Teaching and Learning and Caring Blog
EL PASO – Whether we know it or not, we are curating our lives each and every day. Curators are caretakers and interpreters of things. We have to decide what things have meaning and what meaning they have. We don’t have room for everything in our lives so the things we no longer need or care for are disposed of in some way. We can make a mistake and throw something out that we wish we hadn’t, but too often, we keep things for no good reason and become weighted down by them.
When we die, someone else decides about the things we decided to keep. Unless that person is an historian or archeologist or packrat, expect that most everything will be displaced in some way or another.
The word curator derives from the Latin word curare meaning to take care. However, there is another curare, a paralyzing poison delivered by indigenous peoples of South America using an arrow or blow dart. This curare derives from the Carib language. These fortuitous homonyms (or homographs) pretty much sum things up: we can either take care of them or be paralyzed by them.
When I was young, my grandparents ran an old hotel and several rental units. The cousins’ job was to haul furniture from one place to another, help clean, sort, restock, store. We drove the old pickup and loaded and unloaded things. My grandmother had cigar boxes full of pocket knives and other boxes filled with things that people left behind them when they left… things she kept rather than threw out. She was the curator of these items, told us where to put them or doled them out to us or others.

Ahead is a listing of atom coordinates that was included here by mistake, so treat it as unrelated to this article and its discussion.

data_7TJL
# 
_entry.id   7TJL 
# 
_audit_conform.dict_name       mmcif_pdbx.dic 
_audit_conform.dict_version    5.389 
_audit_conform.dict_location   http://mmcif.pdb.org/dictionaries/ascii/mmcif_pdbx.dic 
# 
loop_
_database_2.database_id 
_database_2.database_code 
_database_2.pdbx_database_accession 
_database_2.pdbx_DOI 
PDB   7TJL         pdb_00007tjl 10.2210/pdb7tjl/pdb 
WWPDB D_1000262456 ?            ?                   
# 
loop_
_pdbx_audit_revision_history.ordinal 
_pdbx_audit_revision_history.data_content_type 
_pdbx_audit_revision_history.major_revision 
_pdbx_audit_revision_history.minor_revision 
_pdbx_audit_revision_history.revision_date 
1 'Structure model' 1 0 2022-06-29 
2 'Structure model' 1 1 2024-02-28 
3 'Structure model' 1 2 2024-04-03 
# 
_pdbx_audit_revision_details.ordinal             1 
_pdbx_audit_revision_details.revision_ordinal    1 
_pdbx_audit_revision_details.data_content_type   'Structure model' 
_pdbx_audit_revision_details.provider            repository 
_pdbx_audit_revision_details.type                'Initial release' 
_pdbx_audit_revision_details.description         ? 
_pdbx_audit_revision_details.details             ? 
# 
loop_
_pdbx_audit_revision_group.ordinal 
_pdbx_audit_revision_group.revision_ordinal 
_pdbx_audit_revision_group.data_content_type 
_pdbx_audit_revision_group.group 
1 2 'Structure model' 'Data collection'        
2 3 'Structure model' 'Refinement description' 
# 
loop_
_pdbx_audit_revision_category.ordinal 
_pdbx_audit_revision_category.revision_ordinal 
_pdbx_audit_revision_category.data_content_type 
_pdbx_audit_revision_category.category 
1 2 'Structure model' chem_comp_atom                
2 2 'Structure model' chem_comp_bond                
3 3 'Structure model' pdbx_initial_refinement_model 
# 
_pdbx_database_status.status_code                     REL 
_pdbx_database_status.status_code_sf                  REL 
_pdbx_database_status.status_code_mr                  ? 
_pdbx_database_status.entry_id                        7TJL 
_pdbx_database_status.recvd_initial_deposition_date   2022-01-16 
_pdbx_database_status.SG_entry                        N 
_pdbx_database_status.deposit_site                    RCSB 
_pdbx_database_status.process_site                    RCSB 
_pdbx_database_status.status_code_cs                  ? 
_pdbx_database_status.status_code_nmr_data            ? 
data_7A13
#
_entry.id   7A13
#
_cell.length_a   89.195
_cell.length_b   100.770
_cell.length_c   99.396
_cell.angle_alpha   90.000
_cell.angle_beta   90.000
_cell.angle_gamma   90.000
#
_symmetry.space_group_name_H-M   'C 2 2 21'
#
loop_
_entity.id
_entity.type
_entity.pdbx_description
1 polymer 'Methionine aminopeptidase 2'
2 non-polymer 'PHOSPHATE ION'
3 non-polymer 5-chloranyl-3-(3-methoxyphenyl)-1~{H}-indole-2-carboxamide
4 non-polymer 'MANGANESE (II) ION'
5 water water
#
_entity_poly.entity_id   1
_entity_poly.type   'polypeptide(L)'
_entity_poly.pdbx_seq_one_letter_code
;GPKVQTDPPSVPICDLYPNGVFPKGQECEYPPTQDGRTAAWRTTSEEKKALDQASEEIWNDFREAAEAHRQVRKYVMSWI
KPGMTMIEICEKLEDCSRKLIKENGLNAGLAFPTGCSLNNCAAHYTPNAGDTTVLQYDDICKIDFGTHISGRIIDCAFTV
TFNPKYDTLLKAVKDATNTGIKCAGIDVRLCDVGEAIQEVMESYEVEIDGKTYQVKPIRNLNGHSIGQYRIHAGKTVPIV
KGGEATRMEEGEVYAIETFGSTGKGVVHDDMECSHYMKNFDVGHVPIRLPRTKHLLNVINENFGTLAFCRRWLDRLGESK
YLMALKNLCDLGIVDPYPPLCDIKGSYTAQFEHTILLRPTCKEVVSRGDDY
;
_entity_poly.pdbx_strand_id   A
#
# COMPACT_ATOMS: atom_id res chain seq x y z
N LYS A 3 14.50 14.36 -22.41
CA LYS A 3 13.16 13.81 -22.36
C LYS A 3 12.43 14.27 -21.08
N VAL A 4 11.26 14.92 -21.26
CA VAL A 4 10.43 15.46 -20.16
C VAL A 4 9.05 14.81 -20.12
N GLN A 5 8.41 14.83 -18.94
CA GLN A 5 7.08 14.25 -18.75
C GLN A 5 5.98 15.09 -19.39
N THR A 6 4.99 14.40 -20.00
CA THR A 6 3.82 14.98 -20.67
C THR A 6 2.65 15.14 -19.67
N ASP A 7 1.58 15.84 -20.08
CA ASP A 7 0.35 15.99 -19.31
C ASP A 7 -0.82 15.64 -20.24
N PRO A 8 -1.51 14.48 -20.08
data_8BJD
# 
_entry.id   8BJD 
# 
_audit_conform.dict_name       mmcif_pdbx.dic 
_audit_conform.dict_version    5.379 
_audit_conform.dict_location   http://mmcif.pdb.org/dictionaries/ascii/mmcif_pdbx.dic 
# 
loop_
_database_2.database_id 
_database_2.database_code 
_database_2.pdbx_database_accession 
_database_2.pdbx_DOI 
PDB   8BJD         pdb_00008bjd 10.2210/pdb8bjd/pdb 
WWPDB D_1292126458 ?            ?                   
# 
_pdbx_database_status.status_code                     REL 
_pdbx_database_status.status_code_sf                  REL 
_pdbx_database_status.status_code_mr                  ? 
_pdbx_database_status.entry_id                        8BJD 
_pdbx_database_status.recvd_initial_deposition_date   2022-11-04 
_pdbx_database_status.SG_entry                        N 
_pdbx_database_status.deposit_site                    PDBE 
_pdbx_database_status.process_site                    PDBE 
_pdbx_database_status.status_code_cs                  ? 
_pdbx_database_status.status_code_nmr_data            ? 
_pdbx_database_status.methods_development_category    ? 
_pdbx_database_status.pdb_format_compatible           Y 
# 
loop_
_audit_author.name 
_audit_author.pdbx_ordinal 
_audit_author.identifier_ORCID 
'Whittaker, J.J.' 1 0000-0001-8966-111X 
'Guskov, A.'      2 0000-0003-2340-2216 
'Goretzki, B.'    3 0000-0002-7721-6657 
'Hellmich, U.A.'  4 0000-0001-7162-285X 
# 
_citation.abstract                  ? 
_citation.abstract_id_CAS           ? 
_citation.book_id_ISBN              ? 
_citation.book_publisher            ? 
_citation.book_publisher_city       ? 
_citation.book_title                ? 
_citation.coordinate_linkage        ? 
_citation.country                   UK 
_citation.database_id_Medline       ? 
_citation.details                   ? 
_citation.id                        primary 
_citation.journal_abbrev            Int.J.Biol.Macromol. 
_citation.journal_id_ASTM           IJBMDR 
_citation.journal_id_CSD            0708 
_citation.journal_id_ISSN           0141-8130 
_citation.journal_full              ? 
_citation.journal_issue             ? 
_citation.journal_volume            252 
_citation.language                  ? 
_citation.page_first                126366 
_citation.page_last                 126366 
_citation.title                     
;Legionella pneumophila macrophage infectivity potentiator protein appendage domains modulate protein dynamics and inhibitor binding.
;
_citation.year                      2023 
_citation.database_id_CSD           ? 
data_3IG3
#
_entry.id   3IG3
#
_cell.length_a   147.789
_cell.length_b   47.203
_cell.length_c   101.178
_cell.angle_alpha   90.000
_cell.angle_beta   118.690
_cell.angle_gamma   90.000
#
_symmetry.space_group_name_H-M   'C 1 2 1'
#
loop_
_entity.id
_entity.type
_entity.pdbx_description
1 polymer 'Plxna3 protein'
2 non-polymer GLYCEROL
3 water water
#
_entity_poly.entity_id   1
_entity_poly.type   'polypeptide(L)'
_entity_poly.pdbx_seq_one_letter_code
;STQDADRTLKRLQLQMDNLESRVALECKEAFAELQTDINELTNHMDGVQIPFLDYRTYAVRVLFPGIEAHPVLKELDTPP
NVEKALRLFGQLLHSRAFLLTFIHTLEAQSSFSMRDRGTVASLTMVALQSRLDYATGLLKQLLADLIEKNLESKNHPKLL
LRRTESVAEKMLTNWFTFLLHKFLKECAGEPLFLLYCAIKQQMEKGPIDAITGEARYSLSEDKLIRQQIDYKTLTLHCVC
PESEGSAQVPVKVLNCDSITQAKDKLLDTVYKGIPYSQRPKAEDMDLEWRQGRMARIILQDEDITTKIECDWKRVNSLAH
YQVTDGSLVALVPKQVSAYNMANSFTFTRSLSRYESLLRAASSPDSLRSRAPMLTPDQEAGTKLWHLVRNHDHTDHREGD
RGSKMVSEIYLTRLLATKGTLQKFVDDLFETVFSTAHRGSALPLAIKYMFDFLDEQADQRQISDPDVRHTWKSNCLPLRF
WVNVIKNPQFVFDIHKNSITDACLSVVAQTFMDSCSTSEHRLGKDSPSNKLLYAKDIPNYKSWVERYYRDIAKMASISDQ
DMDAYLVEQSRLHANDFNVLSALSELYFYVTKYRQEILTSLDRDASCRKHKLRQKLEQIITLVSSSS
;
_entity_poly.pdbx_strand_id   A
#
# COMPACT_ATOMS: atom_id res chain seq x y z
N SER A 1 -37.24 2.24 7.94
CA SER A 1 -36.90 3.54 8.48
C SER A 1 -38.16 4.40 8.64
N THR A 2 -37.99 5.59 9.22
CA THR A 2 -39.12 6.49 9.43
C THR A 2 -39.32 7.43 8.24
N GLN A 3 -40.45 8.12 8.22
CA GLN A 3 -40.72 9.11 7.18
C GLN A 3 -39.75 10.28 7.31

Recently, I have been feeling like I did when I was a teen and we joked about starting our own moving company. In anticipation of renting or selling one property and acquiring another, and trading spaces with my daughter, I have been sorting my own items and some of my children’s, deciding what to keep, what to throw or give away. My daughter and I are switching bedrooms. She needs more closet space than I do. We made several trips to Savers, to the Homeless Shelter, to the Child Crisis Center. There were enough stuffed animals in the house to stock a zoo gift shop. I recycled paper from my son’s second grade and his high school debate team. Moving to a new room, a new house, or a new job gives us an opportunity to actually think about what we have accumulated and evaluate its significance to our past, and to our future.
Using the word curate reminds us that our lives are like art. Both Fyodor Dostoevsky and Oscar Wilde have commented on the relationship. Dostoevsky believed: “At first, art imitates life. Then life will imitate art. Then life will find its very existence from the arts.” Oscar Wilde suggested that life imitated art more than art imitated life. But each writer implicitly emphasizes the symbiotic relationship between the two.
If we think back on the homonyms and their disparate meanings, we realize that even without momentous changes in our lives, we choose every day what we will keep from the past that we have accumulated and we also choose what significance or meaning we place on them, whether they be animate or inanimate things or something less tangible like memories or dreams. The curare of the second meaning should give us pause, and help us recognize the real danger of holding onto things that are poisonous in our lives. To care for what we do decide to keep is equally important.
The fortune on my tea bag this morning suggested another homonym on this same theme. It said: “Live light, travel light, be the light, spread the light.”